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I'm studying for an exam and I found this excercise in my textbook, but I don't know how to evaluate this integral (I've never seen one with exponentials like that), any hint?

$\displaystyle\int 2^{x^3-x^2}(6x^2-4x)$

I noticed that part of the derivative of $2^{x^3-x^2}$ differs only by a constant from $(6x^2-4x)$ but I don't see how can I use this fact to evaluate the integral.

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  • $\begingroup$ Do you know how to find an antiderivative of $x\mapsto 2^x$? $\endgroup$ – Git Gud May 1 '14 at 14:48
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Hint:

$(6x^2-4x)dx=2d(x^3-x^2)$

so try the substitution $u=x^3-x^2$

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$$x^3-x^2=u\implies (3x^2-2x)dx=du$$

$$\int2^{x^3-x^2}(6x^2-4x)dx=\int2^u\cdot2du=\cdots$$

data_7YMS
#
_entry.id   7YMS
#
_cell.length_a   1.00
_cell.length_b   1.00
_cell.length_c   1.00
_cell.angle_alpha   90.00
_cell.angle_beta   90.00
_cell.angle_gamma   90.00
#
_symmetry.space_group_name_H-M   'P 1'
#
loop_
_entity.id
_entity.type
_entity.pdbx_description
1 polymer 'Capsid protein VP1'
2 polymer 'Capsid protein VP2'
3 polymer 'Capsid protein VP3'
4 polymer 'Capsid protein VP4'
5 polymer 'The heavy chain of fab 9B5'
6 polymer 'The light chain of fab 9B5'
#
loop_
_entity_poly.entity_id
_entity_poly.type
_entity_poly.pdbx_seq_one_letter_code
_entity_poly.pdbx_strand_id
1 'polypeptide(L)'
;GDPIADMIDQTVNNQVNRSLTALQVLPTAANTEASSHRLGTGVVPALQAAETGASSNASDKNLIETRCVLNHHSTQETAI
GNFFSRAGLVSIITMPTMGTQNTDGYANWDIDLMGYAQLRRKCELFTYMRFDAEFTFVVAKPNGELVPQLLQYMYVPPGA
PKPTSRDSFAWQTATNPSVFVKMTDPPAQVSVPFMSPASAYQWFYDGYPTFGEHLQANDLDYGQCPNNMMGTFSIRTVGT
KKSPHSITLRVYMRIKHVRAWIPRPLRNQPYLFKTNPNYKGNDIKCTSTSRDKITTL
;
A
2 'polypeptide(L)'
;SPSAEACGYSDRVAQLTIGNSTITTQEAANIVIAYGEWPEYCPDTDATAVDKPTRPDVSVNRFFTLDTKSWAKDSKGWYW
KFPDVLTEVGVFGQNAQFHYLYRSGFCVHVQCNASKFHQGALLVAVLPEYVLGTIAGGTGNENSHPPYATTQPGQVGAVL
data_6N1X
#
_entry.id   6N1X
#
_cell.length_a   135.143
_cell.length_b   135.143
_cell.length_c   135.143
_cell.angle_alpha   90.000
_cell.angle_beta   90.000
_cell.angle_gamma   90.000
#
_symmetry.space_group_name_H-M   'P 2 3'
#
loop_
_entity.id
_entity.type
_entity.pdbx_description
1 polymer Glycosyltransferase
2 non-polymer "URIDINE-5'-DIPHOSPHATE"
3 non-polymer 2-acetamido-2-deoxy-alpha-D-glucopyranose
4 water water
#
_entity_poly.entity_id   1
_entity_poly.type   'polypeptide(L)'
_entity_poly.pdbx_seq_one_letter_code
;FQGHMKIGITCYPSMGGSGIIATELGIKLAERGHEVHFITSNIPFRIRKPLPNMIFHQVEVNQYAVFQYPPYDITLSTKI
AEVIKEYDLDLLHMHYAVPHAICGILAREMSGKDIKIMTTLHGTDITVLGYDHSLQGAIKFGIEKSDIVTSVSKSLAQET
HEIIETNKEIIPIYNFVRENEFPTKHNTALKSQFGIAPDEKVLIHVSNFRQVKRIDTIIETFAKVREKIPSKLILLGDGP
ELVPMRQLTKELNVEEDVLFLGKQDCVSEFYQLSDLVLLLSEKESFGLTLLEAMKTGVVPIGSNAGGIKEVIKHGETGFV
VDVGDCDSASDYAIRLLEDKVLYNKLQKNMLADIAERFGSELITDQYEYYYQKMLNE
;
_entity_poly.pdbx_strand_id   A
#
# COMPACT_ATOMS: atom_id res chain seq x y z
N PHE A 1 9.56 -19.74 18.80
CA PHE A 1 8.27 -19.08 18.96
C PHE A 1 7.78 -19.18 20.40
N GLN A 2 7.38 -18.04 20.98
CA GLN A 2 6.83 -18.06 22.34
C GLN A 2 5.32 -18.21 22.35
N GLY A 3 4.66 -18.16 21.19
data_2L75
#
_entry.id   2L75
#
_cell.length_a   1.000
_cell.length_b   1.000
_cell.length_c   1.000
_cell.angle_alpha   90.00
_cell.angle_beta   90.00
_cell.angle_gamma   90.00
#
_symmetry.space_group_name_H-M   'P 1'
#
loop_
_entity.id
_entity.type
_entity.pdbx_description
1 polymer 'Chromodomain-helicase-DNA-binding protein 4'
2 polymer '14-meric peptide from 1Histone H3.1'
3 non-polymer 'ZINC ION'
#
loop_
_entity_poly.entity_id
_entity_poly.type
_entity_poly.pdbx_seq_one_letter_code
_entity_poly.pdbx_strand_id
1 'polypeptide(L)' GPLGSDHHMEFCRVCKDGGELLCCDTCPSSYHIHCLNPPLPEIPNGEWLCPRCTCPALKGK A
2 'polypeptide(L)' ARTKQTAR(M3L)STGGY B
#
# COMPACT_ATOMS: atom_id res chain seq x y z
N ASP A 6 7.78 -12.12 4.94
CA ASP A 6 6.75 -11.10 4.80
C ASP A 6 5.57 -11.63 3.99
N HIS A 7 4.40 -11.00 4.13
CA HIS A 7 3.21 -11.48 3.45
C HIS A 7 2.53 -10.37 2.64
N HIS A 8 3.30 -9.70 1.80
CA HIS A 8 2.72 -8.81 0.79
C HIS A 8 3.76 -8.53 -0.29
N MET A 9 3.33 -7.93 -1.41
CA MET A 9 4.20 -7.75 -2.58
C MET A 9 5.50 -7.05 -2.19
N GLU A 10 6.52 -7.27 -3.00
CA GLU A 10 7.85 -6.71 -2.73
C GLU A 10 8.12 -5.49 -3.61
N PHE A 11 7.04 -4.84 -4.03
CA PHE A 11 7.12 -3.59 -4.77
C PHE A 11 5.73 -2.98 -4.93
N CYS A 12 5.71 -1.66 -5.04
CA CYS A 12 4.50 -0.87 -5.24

Now, $\displaystyle\frac{d(a^x)}{dx}=a^x\cdot\ln a$ for real $a>0$

$\displaystyle\implies\int a^x\ dx=\frac{a^x}{\ln a}+K $

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$(6x^2-4x)dx=2(3x^2-2x)dx=2d(x^3-x^2)$ and than we have:

$\displaystyle\int 2^{x^3-x^2}(6x^2-4x)dx=\displaystyle\int 2^{x^3-x^2}2d(x^3-x^2)=2\displaystyle\int 2^{x^3-x^2}d(x^3-x^2)=2\displaystyle\int 2^tdt$

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What you have noted is exactly what you want to use with substitution.

Let $u = x^3 - x^2$. Then $du = 3x^2 - 2x$ meaning that $2du = (6x^2 - 4x) \; dx$.

So you get $$ \int 2^u 2 \; du. $$

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